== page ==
Toni Schneider is the CEO of Automattic, the core team behind the WordPress project. Since leaving Switzerland for Silicon Valley, he has been working with and successfully exiting startups. Before leaving Yahoo! to join Automattic, Tony was a WordPress user and part of the community. On today’s show we touch on:
- The huge Windows Live Spaces migration to WordPress.com
- Who is Toni and why he chose to work with Automattic
- Progress Automattic is making in terms of growth
- Steps WordPress is taking as a CMS
- The mantra and thought process behind Automattic’s products
- Where Automattic is going next and the ways to engage with the community
Plugin Picks of the Week:
- Shrimp Test â€“ Easy A/B testing to maximize site performance.
- Ultimate Taxonomy Manager â€“ A solid tool for simplifying custom taxonomy management for non-developers.
- Yet Another Related Posts â€“ Increase page views / time on site, by suggesting relevant posts to readers.
At the very beginning of this episode there’s a short interview with Toni Schneider, the CEO of Automattic, and Dharmesh Mehta, Director of Product Search. Only an hour before we recorded this interview they were on stage at TechCrunch Disrupt to announce that all the Microsoft Live / MSN Spaces users would be moved over to WordPress.com.
We talked about what this meant for future work between Microsoft and Automattic / WordPress, and whether any of this would impact WordPress.org users.
This interview is followed by another (much longer) interview with Brian Gardner and Nathan Rice of StudioPress and Genesis. In this interview we discuss how Genesis came to be over the last year, what it’s benefits are over a normal theme and what the process of going from a set of themes to a framework was like.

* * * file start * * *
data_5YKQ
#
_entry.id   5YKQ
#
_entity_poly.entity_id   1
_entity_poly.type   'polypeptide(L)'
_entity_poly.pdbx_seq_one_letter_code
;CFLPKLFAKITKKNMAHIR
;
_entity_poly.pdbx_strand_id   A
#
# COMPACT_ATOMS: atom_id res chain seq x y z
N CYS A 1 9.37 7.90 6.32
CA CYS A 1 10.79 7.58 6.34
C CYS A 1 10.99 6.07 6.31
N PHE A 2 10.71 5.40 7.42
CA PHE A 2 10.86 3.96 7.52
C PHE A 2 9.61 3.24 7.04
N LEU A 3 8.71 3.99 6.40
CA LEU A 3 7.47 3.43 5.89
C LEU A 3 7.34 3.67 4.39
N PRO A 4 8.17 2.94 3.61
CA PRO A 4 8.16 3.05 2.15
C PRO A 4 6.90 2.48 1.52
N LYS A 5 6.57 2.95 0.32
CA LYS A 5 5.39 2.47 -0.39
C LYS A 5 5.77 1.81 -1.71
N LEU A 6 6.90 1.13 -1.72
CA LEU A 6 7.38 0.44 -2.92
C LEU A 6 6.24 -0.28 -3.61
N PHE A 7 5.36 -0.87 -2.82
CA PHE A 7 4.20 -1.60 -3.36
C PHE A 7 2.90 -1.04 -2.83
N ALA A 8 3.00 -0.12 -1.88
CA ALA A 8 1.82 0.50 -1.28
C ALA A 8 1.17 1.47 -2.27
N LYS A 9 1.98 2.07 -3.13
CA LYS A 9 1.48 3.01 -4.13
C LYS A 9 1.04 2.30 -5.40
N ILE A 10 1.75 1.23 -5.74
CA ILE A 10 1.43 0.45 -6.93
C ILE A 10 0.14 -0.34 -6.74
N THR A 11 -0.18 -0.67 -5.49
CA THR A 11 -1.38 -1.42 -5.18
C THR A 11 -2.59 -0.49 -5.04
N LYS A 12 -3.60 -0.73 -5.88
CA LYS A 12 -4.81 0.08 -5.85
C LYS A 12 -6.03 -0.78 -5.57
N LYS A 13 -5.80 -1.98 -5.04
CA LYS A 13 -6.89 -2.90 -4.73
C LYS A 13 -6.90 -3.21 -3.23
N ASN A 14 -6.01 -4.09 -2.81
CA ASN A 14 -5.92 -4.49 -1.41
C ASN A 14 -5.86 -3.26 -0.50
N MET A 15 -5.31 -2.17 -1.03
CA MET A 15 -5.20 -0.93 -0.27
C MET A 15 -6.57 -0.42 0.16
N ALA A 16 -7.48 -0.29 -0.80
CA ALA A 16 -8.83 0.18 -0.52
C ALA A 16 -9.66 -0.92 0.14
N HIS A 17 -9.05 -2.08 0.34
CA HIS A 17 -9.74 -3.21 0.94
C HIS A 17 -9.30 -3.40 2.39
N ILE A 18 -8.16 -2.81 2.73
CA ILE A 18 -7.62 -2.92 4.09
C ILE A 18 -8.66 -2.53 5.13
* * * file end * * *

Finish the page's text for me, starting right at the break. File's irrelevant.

We discussed the SEO settings of Genesis, which has some of the more advanced SEO settings ever seen in themes, but also whether these kinds of settings should be in themes at all. I referenced a recent post of mine and we talked about a plugin Nathan developed, the SEO Data Transporter that allows you to transport your SEO meta data from a plugin to a theme, or from one theme to another etc.
Another interesting point was the discussion of how to set up a community around a theme framework like this, and Brian showed us, for instance, dev.studiopress.com. We also talked about the Genesis Simple Sidebars plugin, a very cool way of allowing people to change sidebars for posts.
Then there were two plugin picks:
- Nathan picked Simple URLs, a very cool new method of doing redirects using a custom post.
- Joost picked Press This reloaded, a “re done” version of the Press This bookmarklet that allows setting of SEO titles etc. from within the Press This screen too.
It’s really an information packed show, so go ahead and listen right now!
PS sorry for my sore voice and coughing, I’ve got a quite heavy cold pestering me.
In this second part of our interview with Matt (you have listened to the first part, right?), we discuss VaultPress; Automattic’s new backup system. Matt explains the features, pricing. Going from that we discussed hosting and their uptimes.
Then the discussion shifted to the community, and how that’s built. We discussed how to get core commit access, and how Matt’s multiple roles within the community could collide. We got talking about how WordPress got where it came, how good product development is also good marketing, WordCamps around the world, how giving support helps you make better products etc. etc. etc. Best quote: Matt & Automattic are happy plumbers of the web
If you’re into WordPress, just listen to it live here, or download it to your iPod.
Joost and Frederick interview the founder of WordPress, Matt Mullenweg, talking about loads of things. The entire interview was split in 2 because it was a bit lengthy, so you’ll hear part 2 next week.
In this part we discussed the ’3.org’ project: fixing everything about WordPress that is not WordPress itself, so we discussed WordPress profiles (check Joost’s here) and how they want to integrate those with WordCamps and some of the new APIs that the team is developing and improving. We also touched on what happens / is going to happen to orphaned plugins.
Then going on we discussed the Automattic product line, and where the focus of the 50+ people at Automattic is at the moment, WordCamps and even what’ll be (or might be) in WordPress 3.1, so go on, and have a listen now!